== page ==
Ditching digitalized staking

The Liberal Party has deleted digitalized staking from its platform. Last week, after Liberals announced they would introduce legislation allowing prospectors to stake claims online, Klondike Liberal candidate Sandy Silver took some heat.

The Liberal Party has deleted digitalized staking from its platform.

Last week, after Liberals announced they would introduce legislation allowing prospectors to stake claims online, Klondike Liberal candidate Sandy Silver took some heat.

Constituents said it would cost the territory jobs and economic growth, said Liberal Leader Arthur Mitchell.

“So we decided if it’s not beneficial, we’re not going to pursue it,” he said.

“We’ve removed it from our platform.”

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There were fears digitalized staking could prompt “a massive desk-chair staking rush that would not reflect the realities on the ground,” said Mitchell.

And there were also concerns it would pull money out of the communities, he said.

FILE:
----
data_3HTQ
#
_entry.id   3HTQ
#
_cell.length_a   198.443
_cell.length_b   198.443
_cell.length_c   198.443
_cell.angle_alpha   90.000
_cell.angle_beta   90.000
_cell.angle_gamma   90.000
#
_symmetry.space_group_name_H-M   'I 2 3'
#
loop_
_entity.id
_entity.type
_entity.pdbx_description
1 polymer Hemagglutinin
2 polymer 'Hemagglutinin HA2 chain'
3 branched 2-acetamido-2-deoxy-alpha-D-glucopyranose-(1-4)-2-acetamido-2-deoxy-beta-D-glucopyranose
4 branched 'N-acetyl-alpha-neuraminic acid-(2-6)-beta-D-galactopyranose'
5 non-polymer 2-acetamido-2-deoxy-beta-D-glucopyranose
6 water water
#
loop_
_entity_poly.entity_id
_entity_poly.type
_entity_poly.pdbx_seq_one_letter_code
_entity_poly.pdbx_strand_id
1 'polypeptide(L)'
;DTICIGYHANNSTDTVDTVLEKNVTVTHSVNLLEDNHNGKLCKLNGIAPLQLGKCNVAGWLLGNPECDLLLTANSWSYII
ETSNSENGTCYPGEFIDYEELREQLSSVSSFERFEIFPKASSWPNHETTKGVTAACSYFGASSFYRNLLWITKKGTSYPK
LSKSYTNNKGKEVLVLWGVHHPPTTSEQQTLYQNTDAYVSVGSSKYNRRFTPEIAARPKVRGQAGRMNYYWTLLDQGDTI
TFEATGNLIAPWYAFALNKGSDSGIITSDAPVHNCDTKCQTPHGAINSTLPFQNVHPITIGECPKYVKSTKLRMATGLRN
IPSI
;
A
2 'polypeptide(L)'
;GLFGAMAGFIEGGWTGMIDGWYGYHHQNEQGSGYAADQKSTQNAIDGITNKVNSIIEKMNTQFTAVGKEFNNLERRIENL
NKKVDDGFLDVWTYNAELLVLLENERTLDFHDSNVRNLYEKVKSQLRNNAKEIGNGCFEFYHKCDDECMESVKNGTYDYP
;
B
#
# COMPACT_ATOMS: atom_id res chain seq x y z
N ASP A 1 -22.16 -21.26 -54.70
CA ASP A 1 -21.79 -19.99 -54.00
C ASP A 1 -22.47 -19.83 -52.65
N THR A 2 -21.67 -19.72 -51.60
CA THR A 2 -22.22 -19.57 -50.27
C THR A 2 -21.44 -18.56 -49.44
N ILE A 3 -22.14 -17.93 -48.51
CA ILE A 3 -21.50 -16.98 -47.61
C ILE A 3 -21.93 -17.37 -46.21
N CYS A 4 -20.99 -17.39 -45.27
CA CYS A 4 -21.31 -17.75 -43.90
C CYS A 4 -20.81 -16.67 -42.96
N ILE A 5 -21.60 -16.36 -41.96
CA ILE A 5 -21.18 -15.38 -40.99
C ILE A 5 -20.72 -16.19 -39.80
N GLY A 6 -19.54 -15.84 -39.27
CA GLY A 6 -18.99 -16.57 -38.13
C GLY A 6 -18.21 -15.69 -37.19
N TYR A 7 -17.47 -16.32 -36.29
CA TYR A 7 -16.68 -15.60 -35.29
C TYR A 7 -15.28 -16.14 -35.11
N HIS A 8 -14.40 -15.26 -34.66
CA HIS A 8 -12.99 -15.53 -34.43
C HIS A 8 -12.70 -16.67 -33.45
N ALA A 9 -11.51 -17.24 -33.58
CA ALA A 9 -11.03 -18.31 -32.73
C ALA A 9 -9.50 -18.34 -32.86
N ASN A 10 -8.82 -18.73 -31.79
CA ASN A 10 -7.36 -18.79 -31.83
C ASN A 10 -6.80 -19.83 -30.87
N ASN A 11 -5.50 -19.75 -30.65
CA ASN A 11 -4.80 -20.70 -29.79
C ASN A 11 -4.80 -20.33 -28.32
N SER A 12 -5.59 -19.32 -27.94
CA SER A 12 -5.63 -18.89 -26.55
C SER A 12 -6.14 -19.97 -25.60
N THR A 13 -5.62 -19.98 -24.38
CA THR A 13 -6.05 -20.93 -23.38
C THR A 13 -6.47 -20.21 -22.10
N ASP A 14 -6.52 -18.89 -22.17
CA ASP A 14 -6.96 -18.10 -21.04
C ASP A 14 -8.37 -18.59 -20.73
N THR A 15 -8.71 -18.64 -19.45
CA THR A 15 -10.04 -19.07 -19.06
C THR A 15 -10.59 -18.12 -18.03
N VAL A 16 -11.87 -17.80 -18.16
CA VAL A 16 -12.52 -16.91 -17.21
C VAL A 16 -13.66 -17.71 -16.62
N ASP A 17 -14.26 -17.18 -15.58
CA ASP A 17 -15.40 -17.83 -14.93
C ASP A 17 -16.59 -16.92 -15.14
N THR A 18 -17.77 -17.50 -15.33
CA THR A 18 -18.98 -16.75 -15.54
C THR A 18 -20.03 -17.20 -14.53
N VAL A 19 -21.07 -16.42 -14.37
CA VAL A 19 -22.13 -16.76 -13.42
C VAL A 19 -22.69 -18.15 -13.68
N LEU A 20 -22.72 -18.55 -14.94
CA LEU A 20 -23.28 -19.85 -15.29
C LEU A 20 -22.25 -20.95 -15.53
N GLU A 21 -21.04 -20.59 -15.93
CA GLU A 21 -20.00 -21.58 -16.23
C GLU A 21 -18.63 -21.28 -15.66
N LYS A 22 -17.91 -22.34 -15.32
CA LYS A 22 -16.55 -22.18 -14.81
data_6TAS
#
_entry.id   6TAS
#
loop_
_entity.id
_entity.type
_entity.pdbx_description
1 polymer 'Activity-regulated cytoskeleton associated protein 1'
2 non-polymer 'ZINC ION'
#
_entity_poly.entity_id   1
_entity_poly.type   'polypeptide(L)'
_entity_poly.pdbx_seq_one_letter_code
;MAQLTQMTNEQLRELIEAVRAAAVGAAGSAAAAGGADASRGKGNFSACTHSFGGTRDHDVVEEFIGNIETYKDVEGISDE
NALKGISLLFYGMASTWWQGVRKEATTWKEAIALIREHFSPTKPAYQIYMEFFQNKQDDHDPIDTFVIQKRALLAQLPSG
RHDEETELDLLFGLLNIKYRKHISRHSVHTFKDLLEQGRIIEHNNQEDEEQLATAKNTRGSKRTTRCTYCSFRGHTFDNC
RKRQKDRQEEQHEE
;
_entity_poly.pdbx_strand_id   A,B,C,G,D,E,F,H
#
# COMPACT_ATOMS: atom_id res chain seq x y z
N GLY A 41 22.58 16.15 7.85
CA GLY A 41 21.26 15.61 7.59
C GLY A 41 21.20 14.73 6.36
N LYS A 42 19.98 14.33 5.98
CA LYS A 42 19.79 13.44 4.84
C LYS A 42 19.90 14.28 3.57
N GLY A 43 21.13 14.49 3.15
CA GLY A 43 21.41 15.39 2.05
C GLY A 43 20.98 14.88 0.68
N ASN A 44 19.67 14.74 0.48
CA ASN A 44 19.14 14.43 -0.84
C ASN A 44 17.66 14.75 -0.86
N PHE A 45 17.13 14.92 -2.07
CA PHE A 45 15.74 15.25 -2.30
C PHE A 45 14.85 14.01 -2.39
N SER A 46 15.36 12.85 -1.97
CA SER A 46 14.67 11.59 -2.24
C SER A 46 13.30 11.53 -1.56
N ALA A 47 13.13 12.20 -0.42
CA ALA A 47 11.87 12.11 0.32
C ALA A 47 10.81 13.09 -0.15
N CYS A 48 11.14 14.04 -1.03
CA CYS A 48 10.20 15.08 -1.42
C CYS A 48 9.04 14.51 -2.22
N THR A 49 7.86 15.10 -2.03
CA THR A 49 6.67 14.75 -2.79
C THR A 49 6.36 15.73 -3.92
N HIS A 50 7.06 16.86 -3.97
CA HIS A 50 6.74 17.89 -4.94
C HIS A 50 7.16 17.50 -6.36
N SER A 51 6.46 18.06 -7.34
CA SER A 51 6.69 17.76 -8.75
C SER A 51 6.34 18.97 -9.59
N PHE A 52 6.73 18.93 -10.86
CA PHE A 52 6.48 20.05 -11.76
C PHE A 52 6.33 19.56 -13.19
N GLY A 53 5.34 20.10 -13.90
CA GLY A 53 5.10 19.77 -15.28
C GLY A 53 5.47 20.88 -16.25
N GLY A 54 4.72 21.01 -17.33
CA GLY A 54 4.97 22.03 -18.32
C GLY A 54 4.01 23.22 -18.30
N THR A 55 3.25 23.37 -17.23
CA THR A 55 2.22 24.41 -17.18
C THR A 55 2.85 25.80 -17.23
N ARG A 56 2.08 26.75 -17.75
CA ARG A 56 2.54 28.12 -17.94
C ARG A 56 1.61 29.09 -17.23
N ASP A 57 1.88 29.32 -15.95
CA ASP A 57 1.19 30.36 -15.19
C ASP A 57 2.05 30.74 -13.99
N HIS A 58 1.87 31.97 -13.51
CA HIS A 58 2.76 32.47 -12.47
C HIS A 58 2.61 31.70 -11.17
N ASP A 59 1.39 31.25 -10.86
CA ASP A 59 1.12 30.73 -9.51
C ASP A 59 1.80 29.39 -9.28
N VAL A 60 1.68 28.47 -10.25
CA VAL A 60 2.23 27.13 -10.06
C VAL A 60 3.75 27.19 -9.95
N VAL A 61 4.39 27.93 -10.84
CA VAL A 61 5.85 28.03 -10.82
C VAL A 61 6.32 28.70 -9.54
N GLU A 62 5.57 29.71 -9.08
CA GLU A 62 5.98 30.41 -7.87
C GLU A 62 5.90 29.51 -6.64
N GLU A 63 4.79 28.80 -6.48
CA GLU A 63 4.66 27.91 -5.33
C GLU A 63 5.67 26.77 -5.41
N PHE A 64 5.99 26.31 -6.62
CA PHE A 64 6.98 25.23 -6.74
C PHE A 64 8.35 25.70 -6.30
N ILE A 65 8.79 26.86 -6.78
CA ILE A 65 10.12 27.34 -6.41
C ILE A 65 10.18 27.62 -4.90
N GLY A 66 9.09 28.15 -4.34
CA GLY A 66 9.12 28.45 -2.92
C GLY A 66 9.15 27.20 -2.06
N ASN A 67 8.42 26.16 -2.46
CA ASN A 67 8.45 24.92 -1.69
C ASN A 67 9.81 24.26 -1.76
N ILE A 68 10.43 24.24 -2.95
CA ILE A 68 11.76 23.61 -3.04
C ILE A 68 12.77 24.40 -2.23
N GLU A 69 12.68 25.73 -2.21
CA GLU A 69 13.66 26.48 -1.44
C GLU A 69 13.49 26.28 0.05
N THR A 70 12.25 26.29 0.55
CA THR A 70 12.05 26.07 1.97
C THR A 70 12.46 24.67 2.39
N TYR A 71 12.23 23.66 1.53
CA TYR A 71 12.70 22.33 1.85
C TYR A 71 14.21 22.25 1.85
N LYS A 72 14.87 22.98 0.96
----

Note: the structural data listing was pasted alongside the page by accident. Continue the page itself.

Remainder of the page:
Right now, people working in the mining industry spend at least some their paycheques in the community they are based in, said Mitchell.

There were concerns digitized staking would mean people would no longer visit the communities.

Originally, local geologists approached the Liberals to champion digitalized staking.

If there is an error with a claim, it would have been easier to fix – you wouldn’t have to hire a helicopter to go back out in the bush and fix it, said Mitchell.

“Digitalized staking would have solved this problem, but it exacerbated many others,” he said.

As soon as this was pointed out, “we listened,” said Mitchell.

“Unlike the current government, we’re not afraid to admit when we make mistakes.

“I didn’t get 100 per cent in every exam all through school.”

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